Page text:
2. No Ductwork
Radiant heating systems don’t require ductwork to function properly. And if your home doesn’t have a central air conditioning system, it doesn’t need ducts at all.
Homeowners without ducts have one less piece of infrastructure to maintain – and one less budgetary line item to worry about. According to Angie’s List, high-quality duct cleaning services can cost $300 to $500, and are recommended once every other year for homes with heavily used HVAC systems.
Even if you do have a central air conditioning system, you probably don’t need to use it all year long. Ducts that aren’t used for much of the year wear more slowly and don’t require heavy maintenance.
3. More Floor Space/No Registers or Vents
Aside from the boiler and possibly zoning valves, radiant heating systems don’t have any visible components. Most other commonly used heat distribution systems have registers, vents, baseboards, radiators, or other visible components that take up floor space in a home’s living area and reduce the amount of square footage available for decorations, furniture, storage, and other usage.
These system components also require varying degrees of maintenance and cleaning – particularly registers and baseboards, which are magnets for dust and pet hair.
4. Better Indoor Air Quality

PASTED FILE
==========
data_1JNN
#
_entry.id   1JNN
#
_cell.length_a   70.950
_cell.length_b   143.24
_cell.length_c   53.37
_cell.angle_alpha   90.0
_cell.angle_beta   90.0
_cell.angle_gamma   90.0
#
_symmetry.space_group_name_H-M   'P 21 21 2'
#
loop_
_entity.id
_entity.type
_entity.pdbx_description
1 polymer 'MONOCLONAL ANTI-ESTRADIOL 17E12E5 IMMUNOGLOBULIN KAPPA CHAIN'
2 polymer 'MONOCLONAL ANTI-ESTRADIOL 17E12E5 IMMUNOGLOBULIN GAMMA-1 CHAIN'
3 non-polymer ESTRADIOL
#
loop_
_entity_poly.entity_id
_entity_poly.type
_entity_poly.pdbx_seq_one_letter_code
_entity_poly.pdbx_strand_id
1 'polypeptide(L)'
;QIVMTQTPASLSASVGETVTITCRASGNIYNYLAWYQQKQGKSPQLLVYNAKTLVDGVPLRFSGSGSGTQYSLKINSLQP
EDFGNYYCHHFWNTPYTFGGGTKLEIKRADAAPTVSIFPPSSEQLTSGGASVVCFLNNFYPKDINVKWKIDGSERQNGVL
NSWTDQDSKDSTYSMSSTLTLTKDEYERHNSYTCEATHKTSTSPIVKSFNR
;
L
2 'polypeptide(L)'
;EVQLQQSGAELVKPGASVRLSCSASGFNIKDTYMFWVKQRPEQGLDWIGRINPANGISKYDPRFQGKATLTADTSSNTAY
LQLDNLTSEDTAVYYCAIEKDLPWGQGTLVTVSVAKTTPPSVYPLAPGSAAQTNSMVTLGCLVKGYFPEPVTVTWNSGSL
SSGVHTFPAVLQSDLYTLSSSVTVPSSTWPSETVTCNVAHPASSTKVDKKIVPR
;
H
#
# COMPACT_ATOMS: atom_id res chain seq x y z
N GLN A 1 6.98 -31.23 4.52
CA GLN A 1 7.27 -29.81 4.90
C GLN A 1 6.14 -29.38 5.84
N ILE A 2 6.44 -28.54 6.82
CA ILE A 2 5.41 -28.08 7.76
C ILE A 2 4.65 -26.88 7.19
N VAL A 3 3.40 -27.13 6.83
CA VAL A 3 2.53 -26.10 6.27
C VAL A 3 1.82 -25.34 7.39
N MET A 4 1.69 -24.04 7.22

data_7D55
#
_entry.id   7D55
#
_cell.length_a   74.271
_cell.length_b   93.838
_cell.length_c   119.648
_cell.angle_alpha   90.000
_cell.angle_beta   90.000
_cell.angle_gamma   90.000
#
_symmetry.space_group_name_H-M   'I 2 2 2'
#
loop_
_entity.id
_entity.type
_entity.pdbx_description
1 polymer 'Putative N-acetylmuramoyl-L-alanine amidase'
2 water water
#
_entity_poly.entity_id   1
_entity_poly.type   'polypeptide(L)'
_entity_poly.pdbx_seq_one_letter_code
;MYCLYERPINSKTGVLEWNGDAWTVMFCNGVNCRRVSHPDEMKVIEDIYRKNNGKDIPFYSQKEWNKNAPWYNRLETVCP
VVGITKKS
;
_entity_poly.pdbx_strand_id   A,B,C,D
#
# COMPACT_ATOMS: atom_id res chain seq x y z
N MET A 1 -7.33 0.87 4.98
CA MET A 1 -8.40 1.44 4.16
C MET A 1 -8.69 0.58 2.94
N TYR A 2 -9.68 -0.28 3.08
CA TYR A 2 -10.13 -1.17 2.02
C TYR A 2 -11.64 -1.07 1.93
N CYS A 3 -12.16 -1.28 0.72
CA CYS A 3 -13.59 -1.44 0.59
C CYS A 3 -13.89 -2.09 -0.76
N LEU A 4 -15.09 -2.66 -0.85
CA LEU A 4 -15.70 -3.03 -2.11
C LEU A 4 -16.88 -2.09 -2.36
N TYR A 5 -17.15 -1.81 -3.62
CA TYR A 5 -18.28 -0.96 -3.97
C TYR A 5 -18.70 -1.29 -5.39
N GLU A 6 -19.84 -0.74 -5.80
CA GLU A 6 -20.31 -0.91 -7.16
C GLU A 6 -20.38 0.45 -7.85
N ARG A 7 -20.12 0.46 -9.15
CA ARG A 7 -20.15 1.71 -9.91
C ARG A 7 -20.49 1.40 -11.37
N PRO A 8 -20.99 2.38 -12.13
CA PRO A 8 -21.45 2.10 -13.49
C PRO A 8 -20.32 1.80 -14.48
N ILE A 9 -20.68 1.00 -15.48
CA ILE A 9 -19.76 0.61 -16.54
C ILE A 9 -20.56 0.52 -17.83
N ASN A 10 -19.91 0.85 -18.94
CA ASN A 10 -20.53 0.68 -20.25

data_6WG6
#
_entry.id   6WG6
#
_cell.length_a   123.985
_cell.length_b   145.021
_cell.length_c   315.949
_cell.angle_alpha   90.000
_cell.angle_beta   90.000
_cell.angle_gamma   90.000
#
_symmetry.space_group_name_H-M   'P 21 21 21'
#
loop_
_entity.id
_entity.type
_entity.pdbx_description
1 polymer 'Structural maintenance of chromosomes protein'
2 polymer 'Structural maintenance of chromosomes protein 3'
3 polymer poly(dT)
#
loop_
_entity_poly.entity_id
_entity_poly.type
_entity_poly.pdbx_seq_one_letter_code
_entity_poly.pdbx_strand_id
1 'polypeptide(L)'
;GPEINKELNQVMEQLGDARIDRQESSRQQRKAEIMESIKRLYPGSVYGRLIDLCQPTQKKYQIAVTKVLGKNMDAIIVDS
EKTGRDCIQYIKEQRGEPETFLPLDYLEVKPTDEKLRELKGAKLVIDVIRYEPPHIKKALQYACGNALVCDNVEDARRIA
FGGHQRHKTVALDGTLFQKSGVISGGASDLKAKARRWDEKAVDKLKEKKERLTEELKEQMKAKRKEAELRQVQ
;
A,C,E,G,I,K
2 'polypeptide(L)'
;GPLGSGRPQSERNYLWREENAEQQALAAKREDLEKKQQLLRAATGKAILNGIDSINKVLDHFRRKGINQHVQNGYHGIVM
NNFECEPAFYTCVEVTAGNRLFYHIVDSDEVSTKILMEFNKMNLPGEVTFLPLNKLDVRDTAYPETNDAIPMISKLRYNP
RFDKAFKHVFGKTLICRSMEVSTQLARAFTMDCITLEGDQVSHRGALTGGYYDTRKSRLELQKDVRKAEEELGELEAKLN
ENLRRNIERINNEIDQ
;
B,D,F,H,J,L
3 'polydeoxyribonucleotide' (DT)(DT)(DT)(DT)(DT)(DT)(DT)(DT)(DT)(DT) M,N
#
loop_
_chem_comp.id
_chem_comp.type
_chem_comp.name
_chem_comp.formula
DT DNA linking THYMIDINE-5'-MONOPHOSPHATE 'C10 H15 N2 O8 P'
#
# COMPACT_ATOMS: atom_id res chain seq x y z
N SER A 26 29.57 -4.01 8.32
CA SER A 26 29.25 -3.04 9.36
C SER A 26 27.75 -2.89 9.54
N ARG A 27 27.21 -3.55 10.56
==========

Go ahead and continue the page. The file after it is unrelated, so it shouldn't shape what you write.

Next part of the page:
Forced-air heating systems continuously circulate air through a home’s ducts and registers, quickly distributing pet dander, dust, mold spores, and other allergens throughout the structure. By contrast, radiant heating systems don’t circulate air at all, and thus don’t keep allergens airborne as long as forced-air systems. That means better indoor air quality – a particularly important consideration for adults and children with allergies, asthma, and other conditions that can be exacerbated by indoor pollution.
5. Uniform Vertical Heat Distribution
Most heating systems deliver heat into a room from a focused point, such as a forced-air vent or steam radiator, or a single side, such as a baseboard radiator. The adjacent area is typically the warmest place in the room.
However, as the heated air or steam enters the room, it almost immediately begins to rise towards the ceiling, and only falls after losing much of its heat. That makes the air near the floor noticeably colder – 20 degrees or more – than the air at head level, five or six feet above the ground. The result: cold feet and hot heads. This effect is more pronounced in homes without excellent insulation and when it’s very cold outside.
By contrast, radiant heating systems slowly heat rooms from the floors up, from the walls in, or both. The heated surfaces warm adjacent air at a relatively low temperature, transferring heat to other parts of the room at a uniform rate. This means less noticeable temperature contrasts within rooms, little to no vertical temperature stratification, and more comfortable rooms overall.
Disadvantages of Radiant Heating Systems
1. Substantial Upfront Cost